The cholera epidemic that has been ravaging southern Russia has spread to Crimea, killing four people and infecting 58 others, public health officials said Monday.
The outbreak in Crimea, a Black Sea peninsula that is an autonomous region within Ukraine, came just as Russian public health authorities were declaring that the epidemic that killed 15 people in Dagestan and infected at least 1,000 others was finally subsiding. “We thought it was under control, and suddenly again you have an outbreak,” said Loreta Colatosti of the World Health Organization in Copenhagen.
Crimean public health chief Boris Lezhentsev told the Itar-Tass news agency that he expects the epidemic to worsen because of an acute water shortage, a heat wave and generally poor sanitation.
Crimea, a subtropical vacation spot, has suffered a sharp economic decline and chronic political instability over the past three years as the ethnic Russian population has attempted to separate from Ukraine and rejoin Russia.
In the Crimean capital of Simferopol, markets were shut Monday, streets were cleaned and hospital beds were being readied, Itar-Tass reported.
Infectious diseases of all sorts have flourished in the former Soviet Union as living standards here have declined. The number of diphtheria cases jumped this year in nearly all of the former Soviet republics, except Estonia, which reported no incidents, WHO reports.
Russia reported 15,229 diphtheria cases in 1993, but registered 14,334 cases in the first seven months of 1994, the data show.
Azerbaijan has had a tenfold increase in measles, Uzbekistan suffered an outbreak of polio and typhoid fever has reappeared in Russia. Tuberculosis and syphilis are widespread, and the incidence of such children’s diseases as whooping cough and German measles has increased sharply.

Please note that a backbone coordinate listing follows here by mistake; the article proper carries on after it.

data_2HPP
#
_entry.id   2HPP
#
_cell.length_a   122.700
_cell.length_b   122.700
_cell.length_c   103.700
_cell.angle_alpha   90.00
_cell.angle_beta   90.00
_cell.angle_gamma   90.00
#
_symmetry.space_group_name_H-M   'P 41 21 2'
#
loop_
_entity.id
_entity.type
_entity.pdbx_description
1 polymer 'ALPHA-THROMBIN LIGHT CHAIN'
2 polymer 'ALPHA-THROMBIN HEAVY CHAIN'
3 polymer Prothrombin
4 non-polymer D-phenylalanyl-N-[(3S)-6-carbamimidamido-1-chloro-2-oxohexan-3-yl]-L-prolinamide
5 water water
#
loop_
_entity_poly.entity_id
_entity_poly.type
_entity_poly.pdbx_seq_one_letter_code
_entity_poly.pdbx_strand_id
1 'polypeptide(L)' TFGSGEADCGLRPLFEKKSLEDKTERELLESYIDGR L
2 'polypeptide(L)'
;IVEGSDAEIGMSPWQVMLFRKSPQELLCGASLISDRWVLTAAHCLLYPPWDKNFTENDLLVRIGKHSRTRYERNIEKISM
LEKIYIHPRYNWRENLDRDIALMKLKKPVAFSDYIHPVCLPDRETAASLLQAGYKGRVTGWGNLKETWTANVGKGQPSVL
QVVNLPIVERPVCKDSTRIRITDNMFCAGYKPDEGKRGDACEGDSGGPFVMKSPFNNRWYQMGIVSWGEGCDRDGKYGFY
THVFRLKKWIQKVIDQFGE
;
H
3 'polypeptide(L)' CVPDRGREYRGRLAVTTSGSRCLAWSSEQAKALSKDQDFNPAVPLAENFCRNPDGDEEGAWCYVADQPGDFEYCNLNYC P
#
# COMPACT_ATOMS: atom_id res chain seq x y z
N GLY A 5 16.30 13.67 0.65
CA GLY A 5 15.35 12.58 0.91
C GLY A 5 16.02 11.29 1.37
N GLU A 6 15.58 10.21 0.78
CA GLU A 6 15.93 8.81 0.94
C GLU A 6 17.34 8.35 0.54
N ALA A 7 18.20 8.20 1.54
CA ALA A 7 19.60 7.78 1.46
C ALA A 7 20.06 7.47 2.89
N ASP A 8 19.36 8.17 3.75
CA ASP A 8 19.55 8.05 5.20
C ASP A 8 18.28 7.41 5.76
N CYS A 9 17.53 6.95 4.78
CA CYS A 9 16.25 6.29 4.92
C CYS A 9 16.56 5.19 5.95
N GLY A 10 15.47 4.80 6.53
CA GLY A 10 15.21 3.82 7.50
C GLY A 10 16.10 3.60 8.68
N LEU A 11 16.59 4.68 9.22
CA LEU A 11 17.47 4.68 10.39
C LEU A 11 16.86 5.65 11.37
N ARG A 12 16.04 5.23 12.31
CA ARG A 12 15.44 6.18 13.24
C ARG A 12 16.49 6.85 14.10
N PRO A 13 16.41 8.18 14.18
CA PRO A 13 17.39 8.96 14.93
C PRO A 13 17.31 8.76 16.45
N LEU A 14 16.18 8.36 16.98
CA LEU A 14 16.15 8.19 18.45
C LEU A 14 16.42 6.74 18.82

This summer also brought outbreaks of anthrax from infected cattle, fatal salmonella poisoning from contaminated food and leptospirosis from rodent-contaminated meat, according to Russian news reports.
The cholera epidemic is blamed on the new freedom to travel and contract the disease abroad, as well as inadequate treatment of water and sewage that helps spread the bacteria at home. “Cholera is a disease of poverty,” said Dr. Maria Neira of WHO in Geneva. “If you don’t have hygienic conditions and minimal public health standards, the vibrio (bacteria) can spread very quickly. . . . In the former Soviet Union, the health infrastructure is now broken.”
This summer, cholera has struck in Russia, Moldova, Ukraine and Belarus. Four deaths have been reported in the breakaway southern Russian republic of Chechnya, though there is no official confirmation.
Russia has no problem treating cholera patients once they are hospitalized, and even in underdeveloped Dagestan there is no shortage of medicine, said Mikhail I. Narkeyevich of the Russian Ministry of Health. The last death in Dagestan occurred nearly a month ago, and few new cases are appearing, raising hopes that the epidemic there is at last under control, he said.